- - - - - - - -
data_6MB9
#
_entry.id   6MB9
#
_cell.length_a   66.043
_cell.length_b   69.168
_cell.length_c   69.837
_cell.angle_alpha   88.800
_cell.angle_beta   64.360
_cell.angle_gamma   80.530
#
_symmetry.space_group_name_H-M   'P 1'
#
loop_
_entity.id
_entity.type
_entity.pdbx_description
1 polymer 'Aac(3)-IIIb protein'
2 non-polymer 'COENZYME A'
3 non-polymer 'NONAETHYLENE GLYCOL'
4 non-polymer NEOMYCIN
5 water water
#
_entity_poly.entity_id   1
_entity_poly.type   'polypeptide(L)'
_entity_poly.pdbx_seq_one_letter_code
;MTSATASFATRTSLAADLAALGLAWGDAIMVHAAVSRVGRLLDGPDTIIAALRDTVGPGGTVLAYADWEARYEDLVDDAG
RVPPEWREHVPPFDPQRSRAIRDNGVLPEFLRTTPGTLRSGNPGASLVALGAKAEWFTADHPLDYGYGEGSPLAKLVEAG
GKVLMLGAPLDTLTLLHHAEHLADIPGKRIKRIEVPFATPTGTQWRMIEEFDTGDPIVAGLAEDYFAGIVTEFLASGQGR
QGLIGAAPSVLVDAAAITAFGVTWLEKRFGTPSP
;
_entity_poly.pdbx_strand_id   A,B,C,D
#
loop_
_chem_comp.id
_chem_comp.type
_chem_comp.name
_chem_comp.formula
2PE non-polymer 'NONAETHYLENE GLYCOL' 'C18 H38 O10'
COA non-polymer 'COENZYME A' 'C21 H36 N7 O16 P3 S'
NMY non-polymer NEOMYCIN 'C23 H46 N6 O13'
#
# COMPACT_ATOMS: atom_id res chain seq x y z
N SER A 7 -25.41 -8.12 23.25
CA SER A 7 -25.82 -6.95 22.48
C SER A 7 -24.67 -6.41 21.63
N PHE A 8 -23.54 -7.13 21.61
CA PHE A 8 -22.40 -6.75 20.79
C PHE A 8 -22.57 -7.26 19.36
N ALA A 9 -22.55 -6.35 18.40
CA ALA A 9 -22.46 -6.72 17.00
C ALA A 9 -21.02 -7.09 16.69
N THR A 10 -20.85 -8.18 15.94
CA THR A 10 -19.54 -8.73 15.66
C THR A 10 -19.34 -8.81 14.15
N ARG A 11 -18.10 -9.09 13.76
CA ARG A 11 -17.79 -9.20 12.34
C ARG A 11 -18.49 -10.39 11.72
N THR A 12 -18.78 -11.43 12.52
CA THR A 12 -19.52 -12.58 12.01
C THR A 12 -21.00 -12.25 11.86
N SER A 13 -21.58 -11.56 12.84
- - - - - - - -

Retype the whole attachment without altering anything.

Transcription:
data_6MB9
#
_entry.id   6MB9
#
_cell.length_a   66.043
_cell.length_b   69.168
_cell.length_c   69.837
_cell.angle_alpha   88.800
_cell.angle_beta   64.360
_cell.angle_gamma   80.530
#
_symmetry.space_group_name_H-M   'P 1'
#
loop_
_entity.id
_entity.type
_entity.pdbx_description
1 polymer 'Aac(3)-IIIb protein'
2 non-polymer 'COENZYME A'
3 non-polymer 'NONAETHYLENE GLYCOL'
4 non-polymer NEOMYCIN
5 water water
#
_entity_poly.entity_id   1
_entity_poly.type   'polypeptide(L)'
_entity_poly.pdbx_seq_one_letter_code
;MTSATASFATRTSLAADLAALGLAWGDAIMVHAAVSRVGRLLDGPDTIIAALRDTVGPGGTVLAYADWEARYEDLVDDAG
RVPPEWREHVPPFDPQRSRAIRDNGVLPEFLRTTPGTLRSGNPGASLVALGAKAEWFTADHPLDYGYGEGSPLAKLVEAG
GKVLMLGAPLDTLTLLHHAEHLADIPGKRIKRIEVPFATPTGTQWRMIEEFDTGDPIVAGLAEDYFAGIVTEFLASGQGR
QGLIGAAPSVLVDAAAITAFGVTWLEKRFGTPSP
;
_entity_poly.pdbx_strand_id   A,B,C,D
#
loop_
_chem_comp.id
_chem_comp.type
_chem_comp.name
_chem_comp.formula
2PE non-polymer 'NONAETHYLENE GLYCOL' 'C18 H38 O10'
COA non-polymer 'COENZYME A' 'C21 H36 N7 O16 P3 S'
NMY non-polymer NEOMYCIN 'C23 H46 N6 O13'
#
# COMPACT_ATOMS: atom_id res chain seq x y z
N SER A 7 -25.41 -8.12 23.25
CA SER A 7 -25.82 -6.95 22.48
C SER A 7 -24.67 -6.41 21.63
N PHE A 8 -23.54 -7.13 21.61
CA PHE A 8 -22.40 -6.75 20.79
C PHE A 8 -22.57 -7.26 19.36
N ALA A 9 -22.55 -6.35 18.40
CA ALA A 9 -22.46 -6.72 17.00
C ALA A 9 -21.02 -7.09 16.69
N THR A 10 -20.85 -8.18 15.94
CA THR A 10 -19.54 -8.73 15.66
C THR A 10 -19.34 -8.81 14.15
N ARG A 11 -18.10 -9.09 13.76
CA ARG A 11 -17.79 -9.20 12.34
C ARG A 11 -18.49 -10.39 11.72
N THR A 12 -18.78 -11.43 12.52
CA THR A 12 -19.52 -12.58 12.01
C THR A 12 -21.00 -12.25 11.86
N SER A 13 -21.58 -11.56 12.84